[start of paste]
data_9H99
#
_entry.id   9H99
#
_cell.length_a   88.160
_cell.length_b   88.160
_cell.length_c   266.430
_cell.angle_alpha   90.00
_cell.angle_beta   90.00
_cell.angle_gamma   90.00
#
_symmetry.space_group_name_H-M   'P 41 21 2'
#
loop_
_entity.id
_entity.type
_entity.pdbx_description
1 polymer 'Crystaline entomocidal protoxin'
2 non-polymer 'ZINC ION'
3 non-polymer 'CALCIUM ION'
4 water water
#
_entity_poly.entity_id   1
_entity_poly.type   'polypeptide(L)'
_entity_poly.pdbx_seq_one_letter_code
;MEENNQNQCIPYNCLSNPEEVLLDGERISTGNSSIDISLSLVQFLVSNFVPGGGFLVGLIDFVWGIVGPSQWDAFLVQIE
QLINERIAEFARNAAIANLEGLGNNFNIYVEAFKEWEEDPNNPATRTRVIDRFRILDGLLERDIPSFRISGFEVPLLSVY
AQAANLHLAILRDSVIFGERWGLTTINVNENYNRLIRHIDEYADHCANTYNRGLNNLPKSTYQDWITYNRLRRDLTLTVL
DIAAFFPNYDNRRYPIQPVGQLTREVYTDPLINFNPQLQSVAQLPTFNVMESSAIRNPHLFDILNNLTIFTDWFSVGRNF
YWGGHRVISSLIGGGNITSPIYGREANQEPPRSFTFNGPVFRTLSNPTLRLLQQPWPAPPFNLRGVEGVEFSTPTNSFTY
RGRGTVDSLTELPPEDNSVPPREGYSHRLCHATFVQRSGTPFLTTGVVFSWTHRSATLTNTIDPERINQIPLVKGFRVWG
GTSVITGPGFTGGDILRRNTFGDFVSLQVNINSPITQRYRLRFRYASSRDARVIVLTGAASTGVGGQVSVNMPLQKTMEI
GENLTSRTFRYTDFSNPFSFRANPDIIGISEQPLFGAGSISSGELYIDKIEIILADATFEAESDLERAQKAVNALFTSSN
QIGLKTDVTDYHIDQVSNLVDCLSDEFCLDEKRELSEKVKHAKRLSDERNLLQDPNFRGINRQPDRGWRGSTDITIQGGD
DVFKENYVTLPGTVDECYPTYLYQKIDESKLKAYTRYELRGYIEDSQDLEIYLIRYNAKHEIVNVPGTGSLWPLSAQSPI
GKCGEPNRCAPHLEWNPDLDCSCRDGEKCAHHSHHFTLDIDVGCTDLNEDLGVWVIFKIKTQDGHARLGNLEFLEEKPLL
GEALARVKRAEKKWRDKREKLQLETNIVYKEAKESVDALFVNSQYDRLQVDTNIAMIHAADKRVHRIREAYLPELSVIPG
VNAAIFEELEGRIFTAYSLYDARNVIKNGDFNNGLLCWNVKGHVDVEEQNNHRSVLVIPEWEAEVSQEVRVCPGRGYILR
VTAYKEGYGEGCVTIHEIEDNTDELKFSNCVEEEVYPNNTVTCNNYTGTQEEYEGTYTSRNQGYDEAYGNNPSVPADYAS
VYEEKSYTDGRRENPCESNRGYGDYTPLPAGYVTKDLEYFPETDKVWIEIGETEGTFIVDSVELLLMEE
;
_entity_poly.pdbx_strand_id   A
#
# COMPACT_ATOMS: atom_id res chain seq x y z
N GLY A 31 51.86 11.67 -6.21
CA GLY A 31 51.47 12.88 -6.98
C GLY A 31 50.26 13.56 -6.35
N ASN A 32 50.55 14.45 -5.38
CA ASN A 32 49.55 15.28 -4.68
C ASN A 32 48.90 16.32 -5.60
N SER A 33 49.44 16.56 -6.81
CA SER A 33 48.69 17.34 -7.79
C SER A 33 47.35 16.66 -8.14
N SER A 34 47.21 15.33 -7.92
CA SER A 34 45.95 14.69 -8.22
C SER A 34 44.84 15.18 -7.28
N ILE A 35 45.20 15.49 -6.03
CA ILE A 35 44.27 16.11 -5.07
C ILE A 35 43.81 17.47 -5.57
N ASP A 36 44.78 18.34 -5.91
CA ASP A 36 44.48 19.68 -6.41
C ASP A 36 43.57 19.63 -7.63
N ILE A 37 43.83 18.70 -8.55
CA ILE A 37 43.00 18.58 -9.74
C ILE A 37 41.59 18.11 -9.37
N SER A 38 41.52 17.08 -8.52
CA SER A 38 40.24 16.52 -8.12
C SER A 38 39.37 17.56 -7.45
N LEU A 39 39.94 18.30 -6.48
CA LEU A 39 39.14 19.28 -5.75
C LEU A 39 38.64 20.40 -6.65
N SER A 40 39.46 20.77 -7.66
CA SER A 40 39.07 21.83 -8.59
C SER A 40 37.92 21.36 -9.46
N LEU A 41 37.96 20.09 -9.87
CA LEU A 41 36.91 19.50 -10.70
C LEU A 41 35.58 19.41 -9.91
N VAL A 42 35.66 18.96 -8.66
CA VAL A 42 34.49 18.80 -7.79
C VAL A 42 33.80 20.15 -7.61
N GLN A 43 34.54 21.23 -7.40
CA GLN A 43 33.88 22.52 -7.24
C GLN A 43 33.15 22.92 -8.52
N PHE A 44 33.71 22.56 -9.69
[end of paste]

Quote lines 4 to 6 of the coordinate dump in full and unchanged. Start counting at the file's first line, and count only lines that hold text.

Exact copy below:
#
_cell.length_a   88.160
_cell.length_b   88.160